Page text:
Cleaning industry steps in as pharmaceuticals step out

With antibiotic research declining, the cleaning industry is being called upon to help stop the spread of disease.
Stephen Ashkin

The cleaning industry is being called upon to help stop the spread of disease by stepping in and filling the void left by declining antibiotic research, advised Stephen Ashkin, president of the LA-based consulting firm The Ashkin Group.

“Increased investment in training, equipment, and health-protecting cleaning methods is already helping us accomplish this,” he said in a media release.

Mr Ashkin explained this shift is happening at a time when the so-called superbugs, which are becoming increasingly resistant to antibiotics, are spreading. For instance, the Centers for Disease Control and Prevention reported there are about 80,000 infections and 11,285 deaths each year from methicillin-resistant Staphylococcus aureus (MRSA) alone.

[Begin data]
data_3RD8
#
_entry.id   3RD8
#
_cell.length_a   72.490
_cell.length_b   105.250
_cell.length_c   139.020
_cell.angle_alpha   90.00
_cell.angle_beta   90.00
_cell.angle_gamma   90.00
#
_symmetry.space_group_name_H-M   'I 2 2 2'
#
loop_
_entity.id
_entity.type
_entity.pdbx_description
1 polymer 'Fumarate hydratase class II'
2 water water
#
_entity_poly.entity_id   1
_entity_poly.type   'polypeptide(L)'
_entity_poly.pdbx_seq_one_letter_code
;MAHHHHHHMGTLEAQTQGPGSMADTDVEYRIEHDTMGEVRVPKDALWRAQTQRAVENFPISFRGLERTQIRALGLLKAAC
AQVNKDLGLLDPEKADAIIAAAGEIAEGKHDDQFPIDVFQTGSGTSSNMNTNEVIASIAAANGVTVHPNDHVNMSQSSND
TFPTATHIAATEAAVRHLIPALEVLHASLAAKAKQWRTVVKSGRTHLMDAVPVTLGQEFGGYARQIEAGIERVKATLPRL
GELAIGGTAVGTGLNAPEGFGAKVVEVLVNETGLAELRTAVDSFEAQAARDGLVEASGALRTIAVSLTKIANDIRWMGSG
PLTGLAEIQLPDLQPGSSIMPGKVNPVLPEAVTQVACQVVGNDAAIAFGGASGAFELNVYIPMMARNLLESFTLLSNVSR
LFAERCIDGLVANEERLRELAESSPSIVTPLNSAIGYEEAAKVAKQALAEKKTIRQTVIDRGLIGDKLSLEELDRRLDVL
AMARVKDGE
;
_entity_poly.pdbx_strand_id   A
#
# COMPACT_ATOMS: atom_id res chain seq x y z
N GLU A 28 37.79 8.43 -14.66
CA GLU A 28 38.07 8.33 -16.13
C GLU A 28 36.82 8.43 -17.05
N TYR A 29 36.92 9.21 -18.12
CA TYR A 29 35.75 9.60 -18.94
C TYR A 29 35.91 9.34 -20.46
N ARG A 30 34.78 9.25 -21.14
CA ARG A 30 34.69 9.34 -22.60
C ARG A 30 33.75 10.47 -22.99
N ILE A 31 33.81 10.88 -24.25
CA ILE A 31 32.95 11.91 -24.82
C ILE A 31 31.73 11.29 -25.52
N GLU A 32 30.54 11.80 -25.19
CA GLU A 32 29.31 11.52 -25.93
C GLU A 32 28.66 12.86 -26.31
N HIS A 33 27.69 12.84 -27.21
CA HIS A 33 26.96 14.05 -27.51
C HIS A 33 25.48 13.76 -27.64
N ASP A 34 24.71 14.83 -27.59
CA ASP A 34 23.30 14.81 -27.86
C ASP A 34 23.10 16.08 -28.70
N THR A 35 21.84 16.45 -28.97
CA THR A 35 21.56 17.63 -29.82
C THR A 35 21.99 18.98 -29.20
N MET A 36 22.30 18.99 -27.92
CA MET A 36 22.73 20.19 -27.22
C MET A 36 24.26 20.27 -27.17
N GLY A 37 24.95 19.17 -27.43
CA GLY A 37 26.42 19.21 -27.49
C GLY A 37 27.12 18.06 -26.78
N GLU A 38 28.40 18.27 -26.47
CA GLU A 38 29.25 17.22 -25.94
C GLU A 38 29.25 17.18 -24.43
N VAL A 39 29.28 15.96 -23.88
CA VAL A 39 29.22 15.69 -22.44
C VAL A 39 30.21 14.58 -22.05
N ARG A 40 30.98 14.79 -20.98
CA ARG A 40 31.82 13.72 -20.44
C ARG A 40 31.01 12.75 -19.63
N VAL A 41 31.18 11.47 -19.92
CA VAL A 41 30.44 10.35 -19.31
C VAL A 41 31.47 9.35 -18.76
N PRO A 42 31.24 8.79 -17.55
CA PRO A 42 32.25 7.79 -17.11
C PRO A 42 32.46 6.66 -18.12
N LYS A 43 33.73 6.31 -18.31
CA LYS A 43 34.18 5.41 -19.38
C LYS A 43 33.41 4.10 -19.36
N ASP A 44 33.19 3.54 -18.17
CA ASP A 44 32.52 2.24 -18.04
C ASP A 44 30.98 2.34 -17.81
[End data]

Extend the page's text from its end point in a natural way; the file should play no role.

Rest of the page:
“This redirection means more emphasis will be placed on preventing illness, and that’s where effective and environmentally responsible cleaning comes in,” he explained.

‘Whereas pharmaceutical companies spent billions of dollars and put decades of research into the development of new antibiotics after World War II, one by one the major firms are backing away from this expensive and time-consuming research.’

At the time of writing, the major U.S. pharmaceutical companies that are said to have walked away from antibiotic research include Johnson & Johnson, Pfizer, Roche, and Bristol-Myers Squibb.

“The market for a new antibiotic is surprisingly very small, the rewards are not there, and so the [investment] capital is not flowing,” said Paul Stoffels, chief scientific officer at Johnson & Johnson. “In cancer, people pay US$30,000 [to] US$80,000 (per patient) for a drug, but for an antibiotic it is likely to be only a few hundred dollars.”

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